This chapter ends with God declaring to Ezekiel that what looks like cut off hope for the nation of Israel is not the case. God explains to Ezekiel that He has an amazing future for that nation because He is their real hope, and only He can bring them back to life.
In light of my life, and my half-decayed heart, I so love this story. It proves to me so many things I need to know about my Lord. Maybe Ezekiel did not feel this way, but I often feel like God does not see all I go through in life. Like He forgets about my disappointment or the many times a day my feelings get hurt. Little things people say or do that they think nothing of in the land of the living. Actions and words that cut deep enough to hurt even a heart that has developed a tough outer covering. So many times I protect people who hurt my feelings because if I lose my cool or get upset in front of them, they would be very embarrassed about their words or actions. After all, in the land of the living, we cater to the living. It’s the people who feel half-dead who are the oddballs.
Not long after Holt’s accident, I heard a group of women talking about their children and plans for the prom that year. I was nearby, so one of the women said to the other women, “Kim, is right there, let’s not discuss this right now.” To which the one of the women replied back, “Oh, I am sure she will understand,” and she kept on talking about her child’s plans.
I cannot change the mentality of a world that revolves around the living. I cannot change the mentality of people who, thankfully for them, do not know what it is like to bury a child or lose a loved one. What I know is that if they had been through my same experiences, they would feel differently about a lot of things, of that I am certain.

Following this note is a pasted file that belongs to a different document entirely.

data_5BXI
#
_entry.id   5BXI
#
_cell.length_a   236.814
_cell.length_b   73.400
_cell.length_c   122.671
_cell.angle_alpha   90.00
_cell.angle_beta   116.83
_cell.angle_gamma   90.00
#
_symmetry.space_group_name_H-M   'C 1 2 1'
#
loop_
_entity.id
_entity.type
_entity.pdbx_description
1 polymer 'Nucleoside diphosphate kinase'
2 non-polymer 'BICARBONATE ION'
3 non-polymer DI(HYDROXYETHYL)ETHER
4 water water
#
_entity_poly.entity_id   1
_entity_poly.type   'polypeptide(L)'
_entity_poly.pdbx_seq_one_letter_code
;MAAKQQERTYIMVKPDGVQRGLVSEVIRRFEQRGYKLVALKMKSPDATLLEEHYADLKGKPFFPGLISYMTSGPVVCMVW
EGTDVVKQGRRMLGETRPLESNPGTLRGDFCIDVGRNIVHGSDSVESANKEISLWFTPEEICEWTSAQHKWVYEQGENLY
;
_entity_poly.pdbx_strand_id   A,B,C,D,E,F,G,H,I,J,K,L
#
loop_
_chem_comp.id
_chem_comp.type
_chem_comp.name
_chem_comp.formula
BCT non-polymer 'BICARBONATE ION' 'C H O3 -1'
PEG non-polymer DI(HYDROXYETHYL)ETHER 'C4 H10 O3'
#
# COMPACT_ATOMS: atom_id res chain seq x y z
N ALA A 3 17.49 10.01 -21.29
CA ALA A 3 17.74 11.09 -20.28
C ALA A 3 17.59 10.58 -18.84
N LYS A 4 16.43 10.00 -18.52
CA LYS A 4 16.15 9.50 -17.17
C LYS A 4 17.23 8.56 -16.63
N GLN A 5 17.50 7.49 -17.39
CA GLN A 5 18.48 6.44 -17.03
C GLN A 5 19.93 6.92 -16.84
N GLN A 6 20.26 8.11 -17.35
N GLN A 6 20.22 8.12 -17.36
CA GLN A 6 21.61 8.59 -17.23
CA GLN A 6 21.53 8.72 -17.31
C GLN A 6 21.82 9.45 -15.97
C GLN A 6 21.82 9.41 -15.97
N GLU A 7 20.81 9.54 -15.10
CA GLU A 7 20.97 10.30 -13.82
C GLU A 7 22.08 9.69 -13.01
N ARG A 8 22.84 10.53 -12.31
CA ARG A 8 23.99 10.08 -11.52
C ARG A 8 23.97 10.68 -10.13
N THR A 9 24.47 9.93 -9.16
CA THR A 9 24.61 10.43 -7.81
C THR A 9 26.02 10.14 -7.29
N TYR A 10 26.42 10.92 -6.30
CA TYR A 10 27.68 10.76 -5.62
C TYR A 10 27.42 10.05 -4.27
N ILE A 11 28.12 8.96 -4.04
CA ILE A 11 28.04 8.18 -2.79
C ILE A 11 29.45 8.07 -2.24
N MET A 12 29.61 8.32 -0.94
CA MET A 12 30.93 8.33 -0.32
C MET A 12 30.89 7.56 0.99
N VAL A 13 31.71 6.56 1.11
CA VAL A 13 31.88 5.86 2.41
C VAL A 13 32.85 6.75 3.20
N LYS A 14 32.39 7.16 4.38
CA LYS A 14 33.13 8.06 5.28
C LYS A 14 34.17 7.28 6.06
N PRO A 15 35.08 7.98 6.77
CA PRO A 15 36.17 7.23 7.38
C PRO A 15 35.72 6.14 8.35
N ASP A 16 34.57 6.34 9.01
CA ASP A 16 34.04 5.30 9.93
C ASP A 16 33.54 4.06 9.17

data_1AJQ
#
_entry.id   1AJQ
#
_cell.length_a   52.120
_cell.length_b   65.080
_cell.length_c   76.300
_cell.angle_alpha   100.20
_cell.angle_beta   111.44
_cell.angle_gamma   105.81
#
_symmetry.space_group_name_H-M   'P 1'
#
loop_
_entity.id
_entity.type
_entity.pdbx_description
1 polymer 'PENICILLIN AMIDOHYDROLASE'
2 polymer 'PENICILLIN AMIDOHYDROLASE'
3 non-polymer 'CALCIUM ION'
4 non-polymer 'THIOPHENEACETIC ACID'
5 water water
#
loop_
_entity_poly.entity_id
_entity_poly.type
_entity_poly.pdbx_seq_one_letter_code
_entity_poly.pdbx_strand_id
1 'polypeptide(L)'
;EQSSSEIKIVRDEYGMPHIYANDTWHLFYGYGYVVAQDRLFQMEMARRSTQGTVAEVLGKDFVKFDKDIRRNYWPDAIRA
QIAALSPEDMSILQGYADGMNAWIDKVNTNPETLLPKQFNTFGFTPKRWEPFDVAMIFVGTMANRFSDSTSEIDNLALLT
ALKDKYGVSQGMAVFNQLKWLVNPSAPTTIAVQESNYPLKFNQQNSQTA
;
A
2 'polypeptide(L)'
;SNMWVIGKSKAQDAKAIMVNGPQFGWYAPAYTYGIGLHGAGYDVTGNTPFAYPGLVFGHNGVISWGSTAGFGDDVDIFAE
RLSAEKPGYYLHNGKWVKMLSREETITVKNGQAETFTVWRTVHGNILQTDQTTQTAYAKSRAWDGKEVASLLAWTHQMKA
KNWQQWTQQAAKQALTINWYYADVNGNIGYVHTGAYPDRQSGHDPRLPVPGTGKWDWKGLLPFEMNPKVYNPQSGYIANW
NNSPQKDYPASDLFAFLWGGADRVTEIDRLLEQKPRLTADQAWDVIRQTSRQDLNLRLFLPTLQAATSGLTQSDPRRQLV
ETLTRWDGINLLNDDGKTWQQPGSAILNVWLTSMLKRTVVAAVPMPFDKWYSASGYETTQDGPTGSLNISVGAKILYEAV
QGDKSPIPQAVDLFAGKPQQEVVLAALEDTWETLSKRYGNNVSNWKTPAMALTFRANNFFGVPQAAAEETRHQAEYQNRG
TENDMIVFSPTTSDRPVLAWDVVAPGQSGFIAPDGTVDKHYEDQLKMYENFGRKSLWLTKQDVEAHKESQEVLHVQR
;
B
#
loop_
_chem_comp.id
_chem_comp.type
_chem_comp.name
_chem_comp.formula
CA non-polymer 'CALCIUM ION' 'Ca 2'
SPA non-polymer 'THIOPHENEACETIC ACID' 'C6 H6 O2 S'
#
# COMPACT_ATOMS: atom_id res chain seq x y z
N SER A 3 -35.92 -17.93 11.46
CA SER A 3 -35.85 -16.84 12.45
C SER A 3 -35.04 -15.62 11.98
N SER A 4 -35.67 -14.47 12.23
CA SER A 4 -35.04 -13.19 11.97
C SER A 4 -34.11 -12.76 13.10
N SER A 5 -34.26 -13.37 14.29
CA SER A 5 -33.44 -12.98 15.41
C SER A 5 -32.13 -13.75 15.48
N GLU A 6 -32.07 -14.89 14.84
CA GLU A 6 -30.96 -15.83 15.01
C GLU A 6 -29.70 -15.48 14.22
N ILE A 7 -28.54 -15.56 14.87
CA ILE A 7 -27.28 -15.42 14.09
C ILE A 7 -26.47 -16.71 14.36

What I have learned through Ezekiel’s encounter that helps me in these situations is that God alone knows all. He knows, sees, and hears what hurts my feelings and makes my heart decay even faster. He sees when I hold my tongue or don’t respond back to let others know how hurt I really feel. When the feelings of those in the land of the living take precedent time and time again over those who feel grief and hurt, He alone knows. And, I believe some day, in some miraculous way, God will mend all those broken, painful pieces and bring them back to life again.
A God who can rebuild a strong, vast army from a valley of dust, can certainly weave possibility into situations in my life that appear hopeless to the natural eye. What looks like a life cut short can be used to accomplish the work of many strong soldiers. God can breathe life to disappointing circumstances in the most unexpected ways when He is our hope. I cry a lot of days even though I am tougher than I ever thought I would be. Some days I still sit, like Ezekiel, looking at a field of disappointment and focus on my loss. But faintly, I can hear God asking me, “Can these dry bones live?” And quietly, yet confidently, I respond, “O Sovereign Lord, only you alone know.”
**I want to wholeheartedly say, “THANK YOU” to the many people who have helped us by purchasing a necklace in order to help fund the mission trip for Hunter and Dave to go to the Dominican Republic in June. Hunter’s new name for me is now “Necklace Woman!” I appreciate the orders and have been so blessed to think that you would think so much of the necklaces to buy them for yourselves or give as gifts to others. You help breathe life into “The Holt Rowland Foundation,” and the entire Rowland family is extremely grateful. As the trip gets closer, I will update you with more specifics and certainly give you details about the trip when they return.